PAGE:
Identification of symptoms associated with the diagnosis of pancreatic exocrine and neuroendocrine neoplasms: a nested case-control study of the UK population


Session type:

Weiqi Liao1, Ashley Clift1, Martina Patone1, Carol Coupland2, Stephen P Pereira3, Julia Hippisley-Cox1
1University of Oxford, 2University of Nottingham, 3University College London (UCL)



Pancreatic cancer has the worst survival among all cancers, and most patients are diagnosed at a late stage in the UK.  This study aimed to investigate the symptoms associated with the diagnoses of pancreatic ductal adenocarcinoma (PDAC) and neuroendocrine neoplasms (PNEN), and comparatively characterise the symptomatology between the two tumours to inform earlier diagnosis in primary care.


We designed a nested case-control study and used data from the QResearch database. Patients aged ≥25 years and diagnosed with PDAC or PNEN during 2000-2017 were the cases. Up to 10 patients without PDAC and PNEN (controls) from the same general practice were matched with each case by age, sex, and calendar year using incidence density sampling. Multiple imputation with chained equations was used to impute missing values (ten imputations were conducted). Multivariable conditional logistic regression was used to investigate the association between the 42 shortlisted symptoms and the diagnoses of PDAC and PNEN in seven different timeframes (from <3 months to 5 years) relative to the index date (date of cancer diagnosis for the case), adjusting for patients’ sociodemographic characteristics, lifestyle, and relevant comorbidities.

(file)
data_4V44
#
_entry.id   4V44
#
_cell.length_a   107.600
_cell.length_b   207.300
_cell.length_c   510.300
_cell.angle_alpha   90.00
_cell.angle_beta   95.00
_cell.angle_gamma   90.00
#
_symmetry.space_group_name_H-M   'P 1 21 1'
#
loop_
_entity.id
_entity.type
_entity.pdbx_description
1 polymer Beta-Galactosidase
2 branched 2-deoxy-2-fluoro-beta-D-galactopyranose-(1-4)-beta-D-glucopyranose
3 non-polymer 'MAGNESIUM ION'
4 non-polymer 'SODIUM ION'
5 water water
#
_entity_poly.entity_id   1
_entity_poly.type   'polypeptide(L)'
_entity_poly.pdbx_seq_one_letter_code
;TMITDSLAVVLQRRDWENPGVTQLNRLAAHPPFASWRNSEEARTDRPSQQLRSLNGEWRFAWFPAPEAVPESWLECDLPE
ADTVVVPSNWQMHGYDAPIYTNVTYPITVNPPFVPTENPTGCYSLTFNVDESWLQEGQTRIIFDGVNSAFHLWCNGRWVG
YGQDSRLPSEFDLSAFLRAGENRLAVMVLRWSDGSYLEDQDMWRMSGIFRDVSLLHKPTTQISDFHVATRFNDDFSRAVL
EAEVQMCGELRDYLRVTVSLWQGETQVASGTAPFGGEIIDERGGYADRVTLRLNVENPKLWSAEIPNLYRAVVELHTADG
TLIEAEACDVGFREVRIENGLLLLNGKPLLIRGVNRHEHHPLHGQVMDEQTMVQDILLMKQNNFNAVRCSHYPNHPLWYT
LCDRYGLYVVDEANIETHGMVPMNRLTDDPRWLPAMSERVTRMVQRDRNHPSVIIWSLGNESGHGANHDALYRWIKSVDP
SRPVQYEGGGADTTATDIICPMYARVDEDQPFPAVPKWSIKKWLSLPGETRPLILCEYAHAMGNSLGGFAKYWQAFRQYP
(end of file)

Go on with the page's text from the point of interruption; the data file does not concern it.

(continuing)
Through data linkage, 23,640 patients diagnosed with PDAC and 596 with PNEN were identified, which made it the largest population-based study of this kind. Twenty-three symptoms were significantly associated with PDAC, and nine symptoms with PNEN (OR>1.2 and P<0.01). PDAC and PNEN had overlapping symptom profiles, although the odds ratios for the significant symptoms were different. Jaundice and gastrointestinal bleeding were the two alarm symptoms for both tumours. Thirst and dark urine were the two new symptoms identified for PDAC. The risk of unintentional weight loss may be longer than two years before the diagnosis of PNEN.


Compared with the current QCancer (Pancreas) model, thirteen additional symptoms were identified. The new findings enable us to conduct further work on updating the QCancer prediction models for PDAC and PNEN, which will help GPs to make clinical decisions, especially when patients present with multiple non-specific symptoms.

Impact statement

A comprehensive symptom profile for PDAC and PNEN is gained from a large representative UK primary care population.